When seventeen-year-old T.J. Parsell held up the local Photo Mat with a toy gun, he was sentenced to four and a half to fifteen years in prison. The first night of his term, four older inmates drugged Parsell and took turns raping him. When they were through, they flipped a coin to decide who would “own” him. Forced to remain silent about his rape by a convict code among inmates (one in which informers are murdered), Parsell’s experience that first night haunted him throughout the rest of his sentence. In an effort to silence the guilt and pain of its victims, the issue of prisoner rape is a story that has not been told. For the first time Parsell, one of America’s leading spokespeople for prison reform, shares the story of his coming of age behind bars. He gives voice to countless others who have been exposed to an incarceration system that turns a blind eye to the abuse of the prisoners in its charge. Since life behind bars is so often exploited by television and movie re-enactments, the real story has yet to be told. Fish is the first breakout story to do that
** Spoiler alert **
Early in his memoirs, T.J. Parsell doesn’t yet know that he is gay. He wondered about that, but he makes a young woman pregnant. He discovers his homosexuality in prison. The theme of his memoirs is entirely focused on his coming of age, his discovery of his homosexuality and his coming out.
But one day, he commits a crime: he robs a Fotomat with a toy gun. But US laws consider that even if the gun was a toy, Parsell nevertheless committed a robbery and he was sentenced and imprisoned for that crime.
He was repeatedly raped in prison until Slide Steps “offered” himself as his protector. Later, at his final prison, Parsell meets Paul King and falls in love with him. King teaches him how to survive in prison.
At the end of his incarceration, Parsell returned home, continued his studies and became vice president of a computer firm. He participated in many groups to help prisoners in general, but especially to teach them to avoid prison rapes. Subsequently, a law was passed allowing prisoners to denounce their rapists, which they could not do before.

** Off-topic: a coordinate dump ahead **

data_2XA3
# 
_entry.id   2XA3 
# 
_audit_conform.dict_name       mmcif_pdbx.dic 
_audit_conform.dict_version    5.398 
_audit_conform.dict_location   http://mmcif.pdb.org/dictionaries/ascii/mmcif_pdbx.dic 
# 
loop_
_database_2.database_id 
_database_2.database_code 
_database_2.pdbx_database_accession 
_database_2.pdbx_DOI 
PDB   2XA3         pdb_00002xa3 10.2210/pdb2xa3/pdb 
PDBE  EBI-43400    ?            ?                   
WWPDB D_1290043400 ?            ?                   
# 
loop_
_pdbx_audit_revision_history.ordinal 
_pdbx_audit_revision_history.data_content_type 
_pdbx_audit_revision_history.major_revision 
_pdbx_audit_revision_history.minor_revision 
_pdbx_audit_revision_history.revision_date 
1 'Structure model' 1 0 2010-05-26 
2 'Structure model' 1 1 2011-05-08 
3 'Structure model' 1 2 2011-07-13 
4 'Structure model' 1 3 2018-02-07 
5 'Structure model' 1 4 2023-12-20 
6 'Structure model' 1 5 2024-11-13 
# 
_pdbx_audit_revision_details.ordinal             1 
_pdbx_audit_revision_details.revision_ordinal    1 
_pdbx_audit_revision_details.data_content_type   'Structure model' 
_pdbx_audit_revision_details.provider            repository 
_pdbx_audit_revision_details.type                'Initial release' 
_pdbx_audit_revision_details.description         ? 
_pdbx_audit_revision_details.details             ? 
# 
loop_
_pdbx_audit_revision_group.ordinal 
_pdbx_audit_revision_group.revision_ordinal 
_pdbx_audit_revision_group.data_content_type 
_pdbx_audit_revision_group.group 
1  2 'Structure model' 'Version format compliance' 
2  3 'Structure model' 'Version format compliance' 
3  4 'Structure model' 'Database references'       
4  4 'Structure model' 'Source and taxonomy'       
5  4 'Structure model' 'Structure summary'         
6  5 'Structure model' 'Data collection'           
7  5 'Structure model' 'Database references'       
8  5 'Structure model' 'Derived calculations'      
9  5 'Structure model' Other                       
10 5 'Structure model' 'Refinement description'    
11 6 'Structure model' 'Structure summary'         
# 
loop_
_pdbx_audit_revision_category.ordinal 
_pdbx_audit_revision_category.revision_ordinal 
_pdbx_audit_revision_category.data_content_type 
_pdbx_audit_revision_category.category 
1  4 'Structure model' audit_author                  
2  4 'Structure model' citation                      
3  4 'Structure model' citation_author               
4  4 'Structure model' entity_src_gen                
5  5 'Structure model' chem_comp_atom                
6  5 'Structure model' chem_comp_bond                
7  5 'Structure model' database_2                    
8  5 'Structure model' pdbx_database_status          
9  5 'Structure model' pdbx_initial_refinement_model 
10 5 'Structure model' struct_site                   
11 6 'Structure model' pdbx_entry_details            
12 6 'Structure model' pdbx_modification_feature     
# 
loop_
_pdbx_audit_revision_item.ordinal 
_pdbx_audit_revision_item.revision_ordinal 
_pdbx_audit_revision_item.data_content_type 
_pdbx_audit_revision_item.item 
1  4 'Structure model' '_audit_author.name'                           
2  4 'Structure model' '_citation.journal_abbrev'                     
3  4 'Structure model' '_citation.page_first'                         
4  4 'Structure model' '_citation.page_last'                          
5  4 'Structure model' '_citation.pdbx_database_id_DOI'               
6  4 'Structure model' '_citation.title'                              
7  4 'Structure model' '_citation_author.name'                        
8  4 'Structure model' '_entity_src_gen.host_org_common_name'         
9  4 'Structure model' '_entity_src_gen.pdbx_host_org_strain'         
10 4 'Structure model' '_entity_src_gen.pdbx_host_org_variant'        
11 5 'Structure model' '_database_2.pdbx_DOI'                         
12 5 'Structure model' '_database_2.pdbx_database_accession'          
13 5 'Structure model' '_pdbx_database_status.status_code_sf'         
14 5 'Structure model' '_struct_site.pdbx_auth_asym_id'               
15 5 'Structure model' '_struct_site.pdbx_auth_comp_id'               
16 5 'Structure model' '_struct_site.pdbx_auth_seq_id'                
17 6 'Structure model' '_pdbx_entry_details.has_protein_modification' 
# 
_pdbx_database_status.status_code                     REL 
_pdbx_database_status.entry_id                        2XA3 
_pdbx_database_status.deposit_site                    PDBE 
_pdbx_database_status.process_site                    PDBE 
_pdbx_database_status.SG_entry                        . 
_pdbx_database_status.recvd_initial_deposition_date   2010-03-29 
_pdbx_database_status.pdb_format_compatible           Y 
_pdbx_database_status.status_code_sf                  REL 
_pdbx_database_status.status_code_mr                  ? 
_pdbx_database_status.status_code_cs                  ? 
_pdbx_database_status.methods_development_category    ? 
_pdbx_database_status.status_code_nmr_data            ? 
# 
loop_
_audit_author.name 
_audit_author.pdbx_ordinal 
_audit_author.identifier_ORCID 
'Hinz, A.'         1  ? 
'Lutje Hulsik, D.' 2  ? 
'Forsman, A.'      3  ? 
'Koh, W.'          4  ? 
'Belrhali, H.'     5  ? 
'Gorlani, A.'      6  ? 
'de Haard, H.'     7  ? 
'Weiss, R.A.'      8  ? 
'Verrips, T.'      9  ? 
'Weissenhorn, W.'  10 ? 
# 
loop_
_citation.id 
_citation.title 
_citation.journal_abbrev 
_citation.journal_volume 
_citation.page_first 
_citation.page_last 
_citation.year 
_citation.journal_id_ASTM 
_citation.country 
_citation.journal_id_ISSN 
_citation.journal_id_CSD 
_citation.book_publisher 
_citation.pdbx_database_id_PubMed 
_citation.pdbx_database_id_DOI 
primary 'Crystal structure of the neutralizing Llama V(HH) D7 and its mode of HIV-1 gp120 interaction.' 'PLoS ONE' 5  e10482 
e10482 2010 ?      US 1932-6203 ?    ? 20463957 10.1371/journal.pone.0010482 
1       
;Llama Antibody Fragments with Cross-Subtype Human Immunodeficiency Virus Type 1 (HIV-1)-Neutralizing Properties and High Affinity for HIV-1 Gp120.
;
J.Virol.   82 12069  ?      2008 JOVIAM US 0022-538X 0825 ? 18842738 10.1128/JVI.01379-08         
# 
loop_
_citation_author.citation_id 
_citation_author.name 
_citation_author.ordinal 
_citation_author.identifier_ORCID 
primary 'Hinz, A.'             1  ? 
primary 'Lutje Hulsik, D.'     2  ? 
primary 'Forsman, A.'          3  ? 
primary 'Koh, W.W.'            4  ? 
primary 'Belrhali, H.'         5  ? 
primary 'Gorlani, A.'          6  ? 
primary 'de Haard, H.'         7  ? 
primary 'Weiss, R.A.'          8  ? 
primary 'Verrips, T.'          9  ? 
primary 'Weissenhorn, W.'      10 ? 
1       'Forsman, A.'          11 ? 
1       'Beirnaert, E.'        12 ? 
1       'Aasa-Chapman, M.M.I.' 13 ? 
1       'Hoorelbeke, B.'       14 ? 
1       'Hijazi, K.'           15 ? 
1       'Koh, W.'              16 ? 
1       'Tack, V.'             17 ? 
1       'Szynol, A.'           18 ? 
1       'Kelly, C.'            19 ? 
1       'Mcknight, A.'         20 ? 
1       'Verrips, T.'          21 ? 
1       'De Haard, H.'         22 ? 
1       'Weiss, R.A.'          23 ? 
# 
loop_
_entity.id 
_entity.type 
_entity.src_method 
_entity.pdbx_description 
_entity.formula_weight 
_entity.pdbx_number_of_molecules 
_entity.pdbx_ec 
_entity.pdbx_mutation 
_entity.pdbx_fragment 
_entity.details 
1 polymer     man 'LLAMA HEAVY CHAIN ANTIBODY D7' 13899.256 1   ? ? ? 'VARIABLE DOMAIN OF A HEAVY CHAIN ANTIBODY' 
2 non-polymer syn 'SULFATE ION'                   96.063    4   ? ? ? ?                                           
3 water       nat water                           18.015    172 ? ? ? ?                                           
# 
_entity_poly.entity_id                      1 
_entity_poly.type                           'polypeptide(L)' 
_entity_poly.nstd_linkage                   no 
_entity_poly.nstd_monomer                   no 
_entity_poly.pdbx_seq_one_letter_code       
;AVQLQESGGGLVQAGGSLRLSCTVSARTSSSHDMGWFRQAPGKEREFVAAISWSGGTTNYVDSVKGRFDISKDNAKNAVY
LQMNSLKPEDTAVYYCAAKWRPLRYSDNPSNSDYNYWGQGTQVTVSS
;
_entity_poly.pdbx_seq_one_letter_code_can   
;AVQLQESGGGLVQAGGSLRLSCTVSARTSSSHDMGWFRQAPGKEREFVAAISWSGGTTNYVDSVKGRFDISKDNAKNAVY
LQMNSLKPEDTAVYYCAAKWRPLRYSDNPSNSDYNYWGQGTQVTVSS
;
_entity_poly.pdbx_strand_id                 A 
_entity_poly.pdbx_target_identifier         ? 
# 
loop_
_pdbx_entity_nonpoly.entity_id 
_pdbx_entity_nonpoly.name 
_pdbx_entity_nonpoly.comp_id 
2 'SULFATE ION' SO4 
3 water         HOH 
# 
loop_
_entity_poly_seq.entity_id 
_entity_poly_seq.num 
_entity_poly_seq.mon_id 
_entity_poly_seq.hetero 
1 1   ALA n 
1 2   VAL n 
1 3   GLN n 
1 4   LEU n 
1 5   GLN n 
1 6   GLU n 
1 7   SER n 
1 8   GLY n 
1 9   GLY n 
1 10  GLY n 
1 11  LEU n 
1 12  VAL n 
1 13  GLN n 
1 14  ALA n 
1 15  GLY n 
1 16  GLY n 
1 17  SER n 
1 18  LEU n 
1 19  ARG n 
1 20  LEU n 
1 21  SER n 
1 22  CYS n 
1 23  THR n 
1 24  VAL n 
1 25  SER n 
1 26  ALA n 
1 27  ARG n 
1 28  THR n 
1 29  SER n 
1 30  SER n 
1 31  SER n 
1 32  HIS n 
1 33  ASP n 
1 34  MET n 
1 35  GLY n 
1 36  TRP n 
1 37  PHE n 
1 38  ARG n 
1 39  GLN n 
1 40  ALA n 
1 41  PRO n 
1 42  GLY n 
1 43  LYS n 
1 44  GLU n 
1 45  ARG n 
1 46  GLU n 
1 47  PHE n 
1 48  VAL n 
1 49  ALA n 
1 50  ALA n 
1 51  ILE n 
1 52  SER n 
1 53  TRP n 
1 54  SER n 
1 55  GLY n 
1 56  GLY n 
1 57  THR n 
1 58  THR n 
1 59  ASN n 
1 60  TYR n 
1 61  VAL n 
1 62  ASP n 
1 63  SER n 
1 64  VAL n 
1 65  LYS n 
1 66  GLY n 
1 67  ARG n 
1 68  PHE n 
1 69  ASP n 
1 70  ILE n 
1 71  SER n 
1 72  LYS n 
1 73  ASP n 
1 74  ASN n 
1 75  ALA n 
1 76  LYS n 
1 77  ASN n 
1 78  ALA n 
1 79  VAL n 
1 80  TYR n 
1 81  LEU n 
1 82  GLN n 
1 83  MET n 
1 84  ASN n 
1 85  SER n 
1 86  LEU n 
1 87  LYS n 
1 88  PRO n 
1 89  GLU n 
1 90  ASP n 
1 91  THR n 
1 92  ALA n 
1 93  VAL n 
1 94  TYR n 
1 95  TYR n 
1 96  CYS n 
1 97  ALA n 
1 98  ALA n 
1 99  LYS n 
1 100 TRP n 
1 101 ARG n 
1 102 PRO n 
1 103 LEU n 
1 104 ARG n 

This is good book, especially if you are interested in any aspect of homosexuality and sex among inmates. It offers an encouraging perspective in the sense that the author managed to get through it all and fared very well in his life outside jail.
“Fish” is better written than “I cried, You Didn’t Listen”, a book addressing the same topic that I read lately. Parsell is more educated, so he knows English better. He even allows a few small jokes regarding how some prisoners talk, “But for the moment, I was preoccupied with trying to figure out if, don’t lose no good time was a triple negative, and if so, did that mean I didn’t want to don’t lose no, or if I wanted to not don’t lose some?” loll
“Don’t lose no good time” was said by another prisoner at the beginning of Parsell’s incarceration.
Two instructive quotes:
“According to the U.S. Bureau of Justice Statistics, we house 2.2 million prisoners in the United States–more than any other country in the world. And an estimated 13.5 million more pass through the justice system each year, including over 100,000 teenagers who are housed in adult facilities.
Sexual violence is a crime that preys on the vulnerable. In some states, children as young as fourteen have been sentences to adult facilities, and in many cases, they fit the profile of likely sexual assault victims because they are small in stature and inexperienced in the ways of prisons.”
“Most people who want to be tough on crime don’t care what happens to inmates. But they should care, because 95 percent of all prisoners are eventually released back into society, indelibly marked by the violence they have seen or experienced.”
But I nonetheless preferred “I cried, You Didn’t Listen” written by another convict named Dwight (Sonny) Abbott. Perhaps I preferred it because I read it first. But I think this is mostly due to the fact that Sonny was first jailed when he was only eight years old without ever having committed any crime and that his experience was so significant and brutal that he could not cope. He is seventy-two years old now and is living in a kind of hospital facility for inmates, which he’ll probably never get out of. I found “I Cried…” story more significant mainly because it not only emphasizes the prisoners’ sexuality, but it describes also all other forms of violence, abuse and every difficulties prisoners face each day of their life.
So I give “Fish” 4 hearts.